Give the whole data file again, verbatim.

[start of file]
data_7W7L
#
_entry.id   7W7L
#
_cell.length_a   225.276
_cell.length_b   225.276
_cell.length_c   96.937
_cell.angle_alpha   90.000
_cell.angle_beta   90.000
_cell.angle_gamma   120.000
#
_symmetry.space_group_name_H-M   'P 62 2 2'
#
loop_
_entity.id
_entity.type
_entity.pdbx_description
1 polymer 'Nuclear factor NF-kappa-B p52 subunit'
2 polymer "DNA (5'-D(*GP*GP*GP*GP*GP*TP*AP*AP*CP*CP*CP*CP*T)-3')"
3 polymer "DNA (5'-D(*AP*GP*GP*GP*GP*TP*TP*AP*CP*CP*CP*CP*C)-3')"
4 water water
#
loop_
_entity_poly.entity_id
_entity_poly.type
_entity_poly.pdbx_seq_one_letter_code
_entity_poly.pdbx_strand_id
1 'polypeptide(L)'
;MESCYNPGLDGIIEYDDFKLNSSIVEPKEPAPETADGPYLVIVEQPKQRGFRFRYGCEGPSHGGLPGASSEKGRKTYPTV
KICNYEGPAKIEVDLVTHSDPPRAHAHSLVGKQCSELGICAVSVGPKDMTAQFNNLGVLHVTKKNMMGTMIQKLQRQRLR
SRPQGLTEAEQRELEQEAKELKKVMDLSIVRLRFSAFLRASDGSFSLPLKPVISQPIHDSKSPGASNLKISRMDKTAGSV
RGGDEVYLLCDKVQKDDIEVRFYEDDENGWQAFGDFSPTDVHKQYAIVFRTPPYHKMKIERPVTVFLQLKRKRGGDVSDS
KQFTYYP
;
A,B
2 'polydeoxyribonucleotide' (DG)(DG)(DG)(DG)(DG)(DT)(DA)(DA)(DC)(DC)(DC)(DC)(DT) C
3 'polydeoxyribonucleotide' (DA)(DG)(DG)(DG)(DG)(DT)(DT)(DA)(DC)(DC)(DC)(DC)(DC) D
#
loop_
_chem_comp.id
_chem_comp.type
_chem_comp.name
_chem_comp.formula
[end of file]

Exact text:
data_7W7L
#
_entry.id   7W7L
#
_cell.length_a   225.276
_cell.length_b   225.276
_cell.length_c   96.937
_cell.angle_alpha   90.000
_cell.angle_beta   90.000
_cell.angle_gamma   120.000
#
_symmetry.space_group_name_H-M   'P 62 2 2'
#
loop_
_entity.id
_entity.type
_entity.pdbx_description
1 polymer 'Nuclear factor NF-kappa-B p52 subunit'
2 polymer "DNA (5'-D(*GP*GP*GP*GP*GP*TP*AP*AP*CP*CP*CP*CP*T)-3')"
3 polymer "DNA (5'-D(*AP*GP*GP*GP*GP*TP*TP*AP*CP*CP*CP*CP*C)-3')"
4 water water
#
loop_
_entity_poly.entity_id
_entity_poly.type
_entity_poly.pdbx_seq_one_letter_code
_entity_poly.pdbx_strand_id
1 'polypeptide(L)'
;MESCYNPGLDGIIEYDDFKLNSSIVEPKEPAPETADGPYLVIVEQPKQRGFRFRYGCEGPSHGGLPGASSEKGRKTYPTV
KICNYEGPAKIEVDLVTHSDPPRAHAHSLVGKQCSELGICAVSVGPKDMTAQFNNLGVLHVTKKNMMGTMIQKLQRQRLR
SRPQGLTEAEQRELEQEAKELKKVMDLSIVRLRFSAFLRASDGSFSLPLKPVISQPIHDSKSPGASNLKISRMDKTAGSV
RGGDEVYLLCDKVQKDDIEVRFYEDDENGWQAFGDFSPTDVHKQYAIVFRTPPYHKMKIERPVTVFLQLKRKRGGDVSDS
KQFTYYP
;
A,B
2 'polydeoxyribonucleotide' (DG)(DG)(DG)(DG)(DG)(DT)(DA)(DA)(DC)(DC)(DC)(DC)(DT) C
3 'polydeoxyribonucleotide' (DA)(DG)(DG)(DG)(DG)(DT)(DT)(DA)(DC)(DC)(DC)(DC)(DC) D
#
loop_
_chem_comp.id
_chem_comp.type
_chem_comp.name
_chem_comp.formula